This morning I got a special chance given by GoLive Indonesia and the Faculty of the Professions, University of Adelaide to have breakfast with former Indonesian minister of trade and minister of tourism and creative economy, Dr. Mari Pangestu, at Intercontinental Hotel. I was there with my friends, Carl Fakaruddin and Dian Kurniasari. I, myself, have similar interest with Dr. Mari.
Realizing that the event was a business breakfast where the attendants were experts in trade and business area, I tried my best to not look like an immature unexperienced student.
At the venue, my friends and I decided that finding the most strategic seat will help us interact and engage better with the attendees. We found the table where Ibu Mari is to be seated and inevitably put our belonging there. We just wanted to take this rare moment to be memorable as it can possibly be, since we know that we do not come across this kind of opportunity often.
As predicted, Dr. Mari was seated between me and Carl and we had a chance to chat with her before the event started. We really enjoyed the nice breakfast and conversation with people in our table. Professor Christopher Findlay, Executive Dean of the faculty of the Professions, University of Adelaide and Steven baker, Chairman of Australia Indonesia Business Council was also seated at tour table.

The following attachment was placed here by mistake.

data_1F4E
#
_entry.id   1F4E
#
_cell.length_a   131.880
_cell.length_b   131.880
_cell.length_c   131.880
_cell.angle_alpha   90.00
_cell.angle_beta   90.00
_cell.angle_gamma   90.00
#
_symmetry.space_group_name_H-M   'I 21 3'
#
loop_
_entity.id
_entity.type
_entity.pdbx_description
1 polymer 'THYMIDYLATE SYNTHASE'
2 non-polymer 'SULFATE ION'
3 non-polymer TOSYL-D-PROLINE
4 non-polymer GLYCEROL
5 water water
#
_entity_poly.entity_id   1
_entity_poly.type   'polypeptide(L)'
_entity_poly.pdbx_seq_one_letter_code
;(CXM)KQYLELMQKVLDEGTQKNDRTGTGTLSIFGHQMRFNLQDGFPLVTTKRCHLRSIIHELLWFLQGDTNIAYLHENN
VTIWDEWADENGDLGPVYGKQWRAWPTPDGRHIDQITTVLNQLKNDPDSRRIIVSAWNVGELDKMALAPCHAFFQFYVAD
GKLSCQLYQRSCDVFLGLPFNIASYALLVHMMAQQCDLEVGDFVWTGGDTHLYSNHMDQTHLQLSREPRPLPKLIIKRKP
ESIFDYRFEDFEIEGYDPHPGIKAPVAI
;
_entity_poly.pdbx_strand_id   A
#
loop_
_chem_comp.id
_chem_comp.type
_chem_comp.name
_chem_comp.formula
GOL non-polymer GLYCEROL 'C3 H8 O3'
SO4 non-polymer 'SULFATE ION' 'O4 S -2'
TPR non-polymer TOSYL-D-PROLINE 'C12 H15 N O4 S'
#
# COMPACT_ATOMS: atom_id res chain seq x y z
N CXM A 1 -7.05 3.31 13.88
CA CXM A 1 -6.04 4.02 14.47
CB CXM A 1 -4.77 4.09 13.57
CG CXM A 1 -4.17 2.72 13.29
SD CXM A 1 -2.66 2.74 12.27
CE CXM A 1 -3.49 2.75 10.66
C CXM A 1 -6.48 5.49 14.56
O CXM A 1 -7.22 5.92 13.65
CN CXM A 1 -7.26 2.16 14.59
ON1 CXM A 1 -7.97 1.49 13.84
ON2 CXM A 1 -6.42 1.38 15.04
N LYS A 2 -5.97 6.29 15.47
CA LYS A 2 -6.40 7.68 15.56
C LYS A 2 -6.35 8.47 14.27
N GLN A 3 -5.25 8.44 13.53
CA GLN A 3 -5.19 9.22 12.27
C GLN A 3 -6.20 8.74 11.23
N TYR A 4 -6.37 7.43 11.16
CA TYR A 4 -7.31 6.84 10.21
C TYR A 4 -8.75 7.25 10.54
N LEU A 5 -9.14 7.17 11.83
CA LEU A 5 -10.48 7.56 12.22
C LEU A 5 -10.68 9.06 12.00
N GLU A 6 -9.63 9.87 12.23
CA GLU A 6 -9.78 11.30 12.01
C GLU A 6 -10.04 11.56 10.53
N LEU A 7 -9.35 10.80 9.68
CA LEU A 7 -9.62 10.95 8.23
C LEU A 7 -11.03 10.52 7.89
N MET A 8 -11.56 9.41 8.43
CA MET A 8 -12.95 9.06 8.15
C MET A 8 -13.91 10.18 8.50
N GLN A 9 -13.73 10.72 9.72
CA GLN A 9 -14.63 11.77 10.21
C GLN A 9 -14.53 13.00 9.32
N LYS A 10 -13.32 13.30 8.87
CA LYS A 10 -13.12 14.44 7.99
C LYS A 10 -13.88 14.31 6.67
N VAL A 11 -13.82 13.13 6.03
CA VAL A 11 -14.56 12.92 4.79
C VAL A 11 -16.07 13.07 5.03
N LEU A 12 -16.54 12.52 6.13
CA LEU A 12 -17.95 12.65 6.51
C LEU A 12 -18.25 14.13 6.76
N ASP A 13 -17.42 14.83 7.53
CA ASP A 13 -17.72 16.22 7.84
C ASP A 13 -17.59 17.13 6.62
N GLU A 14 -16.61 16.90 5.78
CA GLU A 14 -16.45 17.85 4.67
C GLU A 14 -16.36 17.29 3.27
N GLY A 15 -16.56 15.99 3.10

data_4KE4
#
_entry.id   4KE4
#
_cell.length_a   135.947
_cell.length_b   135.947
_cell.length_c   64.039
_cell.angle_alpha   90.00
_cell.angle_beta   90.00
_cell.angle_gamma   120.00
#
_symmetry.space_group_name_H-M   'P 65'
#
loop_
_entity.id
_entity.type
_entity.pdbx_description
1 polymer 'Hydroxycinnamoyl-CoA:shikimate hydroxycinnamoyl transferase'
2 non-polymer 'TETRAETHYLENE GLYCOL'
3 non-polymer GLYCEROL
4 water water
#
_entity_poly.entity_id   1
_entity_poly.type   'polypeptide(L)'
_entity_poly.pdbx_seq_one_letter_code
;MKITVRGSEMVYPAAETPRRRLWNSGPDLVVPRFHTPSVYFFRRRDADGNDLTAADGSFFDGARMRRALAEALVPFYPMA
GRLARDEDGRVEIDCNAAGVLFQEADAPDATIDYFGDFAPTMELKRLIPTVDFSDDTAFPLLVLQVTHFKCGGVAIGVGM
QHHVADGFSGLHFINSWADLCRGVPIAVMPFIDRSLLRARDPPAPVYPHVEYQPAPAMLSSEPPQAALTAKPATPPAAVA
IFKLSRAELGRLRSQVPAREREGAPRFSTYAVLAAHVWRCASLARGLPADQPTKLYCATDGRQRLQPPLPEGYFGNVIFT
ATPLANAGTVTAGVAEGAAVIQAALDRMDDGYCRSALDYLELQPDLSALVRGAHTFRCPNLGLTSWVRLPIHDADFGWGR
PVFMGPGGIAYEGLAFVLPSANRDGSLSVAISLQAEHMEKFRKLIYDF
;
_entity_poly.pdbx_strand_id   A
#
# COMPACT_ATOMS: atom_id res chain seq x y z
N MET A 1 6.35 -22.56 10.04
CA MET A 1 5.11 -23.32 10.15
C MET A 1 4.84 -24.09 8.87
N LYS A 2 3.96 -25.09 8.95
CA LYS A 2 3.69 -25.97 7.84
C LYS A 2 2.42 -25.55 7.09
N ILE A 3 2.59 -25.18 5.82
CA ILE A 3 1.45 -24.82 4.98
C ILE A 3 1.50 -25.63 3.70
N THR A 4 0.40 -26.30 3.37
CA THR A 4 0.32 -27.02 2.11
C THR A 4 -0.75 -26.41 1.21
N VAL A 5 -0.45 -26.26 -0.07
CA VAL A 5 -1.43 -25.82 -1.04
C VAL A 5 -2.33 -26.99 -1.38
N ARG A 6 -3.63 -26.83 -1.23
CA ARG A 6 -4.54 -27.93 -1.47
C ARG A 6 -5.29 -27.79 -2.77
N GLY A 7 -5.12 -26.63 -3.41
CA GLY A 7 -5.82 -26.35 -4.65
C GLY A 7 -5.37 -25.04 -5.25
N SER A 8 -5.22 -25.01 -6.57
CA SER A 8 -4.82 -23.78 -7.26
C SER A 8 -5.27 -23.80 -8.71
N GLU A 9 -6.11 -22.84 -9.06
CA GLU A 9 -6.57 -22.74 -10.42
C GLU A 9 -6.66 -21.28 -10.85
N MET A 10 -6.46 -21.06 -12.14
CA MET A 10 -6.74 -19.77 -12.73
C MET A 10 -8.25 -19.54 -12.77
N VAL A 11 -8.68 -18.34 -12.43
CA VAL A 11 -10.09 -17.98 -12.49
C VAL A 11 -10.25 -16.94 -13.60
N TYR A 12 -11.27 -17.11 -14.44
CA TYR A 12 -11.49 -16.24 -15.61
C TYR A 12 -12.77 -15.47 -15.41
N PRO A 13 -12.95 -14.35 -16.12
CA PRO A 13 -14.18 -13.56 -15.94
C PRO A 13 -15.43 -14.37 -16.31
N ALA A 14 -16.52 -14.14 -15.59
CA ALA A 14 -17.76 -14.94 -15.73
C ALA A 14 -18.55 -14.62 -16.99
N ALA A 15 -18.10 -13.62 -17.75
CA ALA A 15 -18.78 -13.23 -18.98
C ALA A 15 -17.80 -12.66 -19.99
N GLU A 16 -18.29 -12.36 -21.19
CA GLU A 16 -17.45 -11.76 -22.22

The atmosphere remained fairly casual and delightful and it even got more interesting once the talk show between Prof Findlay and Ibu Mari started. Dr. Mari was firstly asked to briefly explain her activities and projects during the former Indonesian President Susilo Bambang Yudhoyono era. Ibu Mari highlighted the fact on how democracy has successfully brought Indonesia to a different level especially with the support of social media.
For me personally, I find myself deeply drawn into the talk show. It was so interesting to see how Dr. Mari unfold the events of that era especially when she struggled with unpredicted challenges coming from both external and internal environment. As I follow the conversation, I realize that I must use this opportunity to voice my concerns simply because there might not be a next time. Finally, I asked about potential tourism in Kalimantan, the island where I was born and spent majority of my life. Surprisingly, the answer I got opened up my mind on how great Indonesian is. Indeed Indonesia faces many crucial issues, but the struggle is worth fighting for especially to achieve Indonesia’s greatness in the hope that it can influence world on economy, politic, even social spheres.
What have I got out of this? Priceless experience!! Surely there is still hope for a better Indonesia where I am the player, not a spectator.
This post is written by Marvin Lucky, currently studying Master of Global Food and Agricultural Studies at University of Adelaide. Edited by GoLive Indonesia.